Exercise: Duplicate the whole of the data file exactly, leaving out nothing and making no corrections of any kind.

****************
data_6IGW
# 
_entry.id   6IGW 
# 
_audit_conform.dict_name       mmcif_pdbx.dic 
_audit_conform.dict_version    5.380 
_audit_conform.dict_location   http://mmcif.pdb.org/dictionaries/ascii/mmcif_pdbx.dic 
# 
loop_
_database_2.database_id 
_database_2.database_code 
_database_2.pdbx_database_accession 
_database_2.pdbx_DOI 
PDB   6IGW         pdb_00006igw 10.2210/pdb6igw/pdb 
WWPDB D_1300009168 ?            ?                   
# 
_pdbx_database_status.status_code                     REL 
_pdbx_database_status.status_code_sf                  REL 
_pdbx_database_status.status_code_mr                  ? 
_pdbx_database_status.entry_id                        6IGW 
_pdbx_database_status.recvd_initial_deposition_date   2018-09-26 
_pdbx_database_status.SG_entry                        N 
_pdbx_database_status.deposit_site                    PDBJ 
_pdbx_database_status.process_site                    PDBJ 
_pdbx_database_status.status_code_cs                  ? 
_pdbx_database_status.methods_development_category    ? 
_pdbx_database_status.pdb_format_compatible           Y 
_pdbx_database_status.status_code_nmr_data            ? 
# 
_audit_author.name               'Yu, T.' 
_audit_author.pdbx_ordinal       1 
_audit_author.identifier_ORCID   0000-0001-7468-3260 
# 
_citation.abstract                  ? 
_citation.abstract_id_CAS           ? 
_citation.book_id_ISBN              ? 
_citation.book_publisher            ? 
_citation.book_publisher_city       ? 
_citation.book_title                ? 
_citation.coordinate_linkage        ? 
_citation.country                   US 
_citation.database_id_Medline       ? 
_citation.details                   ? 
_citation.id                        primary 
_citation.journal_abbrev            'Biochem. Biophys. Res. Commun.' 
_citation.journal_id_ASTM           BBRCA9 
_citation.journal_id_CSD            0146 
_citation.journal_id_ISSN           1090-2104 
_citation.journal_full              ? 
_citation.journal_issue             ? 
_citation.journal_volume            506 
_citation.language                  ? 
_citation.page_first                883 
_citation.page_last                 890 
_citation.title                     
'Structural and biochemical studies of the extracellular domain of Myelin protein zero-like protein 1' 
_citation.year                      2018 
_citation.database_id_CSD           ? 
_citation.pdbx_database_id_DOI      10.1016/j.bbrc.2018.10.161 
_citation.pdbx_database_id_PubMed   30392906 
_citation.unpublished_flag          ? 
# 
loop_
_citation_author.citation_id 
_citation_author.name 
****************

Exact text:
data_6IGW
# 
_entry.id   6IGW 
# 
_audit_conform.dict_name       mmcif_pdbx.dic 
_audit_conform.dict_version    5.380 
_audit_conform.dict_location   http://mmcif.pdb.org/dictionaries/ascii/mmcif_pdbx.dic 
# 
loop_
_database_2.database_id 
_database_2.database_code 
_database_2.pdbx_database_accession 
_database_2.pdbx_DOI 
PDB   6IGW         pdb_00006igw 10.2210/pdb6igw/pdb 
WWPDB D_1300009168 ?            ?                   
# 
_pdbx_database_status.status_code                     REL 
_pdbx_database_status.status_code_sf                  REL 
_pdbx_database_status.status_code_mr                  ? 
_pdbx_database_status.entry_id                        6IGW 
_pdbx_database_status.recvd_initial_deposition_date   2018-09-26 
_pdbx_database_status.SG_entry                        N 
_pdbx_database_status.deposit_site                    PDBJ 
_pdbx_database_status.process_site                    PDBJ 
_pdbx_database_status.status_code_cs                  ? 
_pdbx_database_status.methods_development_category    ? 
_pdbx_database_status.pdb_format_compatible           Y 
_pdbx_database_status.status_code_nmr_data            ? 
# 
_audit_author.name               'Yu, T.' 
_audit_author.pdbx_ordinal       1 
_audit_author.identifier_ORCID   0000-0001-7468-3260 
# 
_citation.abstract                  ? 
_citation.abstract_id_CAS           ? 
_citation.book_id_ISBN              ? 
_citation.book_publisher            ? 
_citation.book_publisher_city       ? 
_citation.book_title                ? 
_citation.coordinate_linkage        ? 
_citation.country                   US 
_citation.database_id_Medline       ? 
_citation.details                   ? 
_citation.id                        primary 
_citation.journal_abbrev            'Biochem. Biophys. Res. Commun.' 
_citation.journal_id_ASTM           BBRCA9 
_citation.journal_id_CSD            0146 
_citation.journal_id_ISSN           1090-2104 
_citation.journal_full              ? 
_citation.journal_issue             ? 
_citation.journal_volume            506 
_citation.language                  ? 
_citation.page_first                883 
_citation.page_last                 890 
_citation.title                     
'Structural and biochemical studies of the extracellular domain of Myelin protein zero-like protein 1' 
_citation.year                      2018 
_citation.database_id_CSD           ? 
_citation.pdbx_database_id_DOI      10.1016/j.bbrc.2018.10.161 
_citation.pdbx_database_id_PubMed   30392906 
_citation.unpublished_flag          ? 
# 
loop_
_citation_author.citation_id 
_citation_author.name 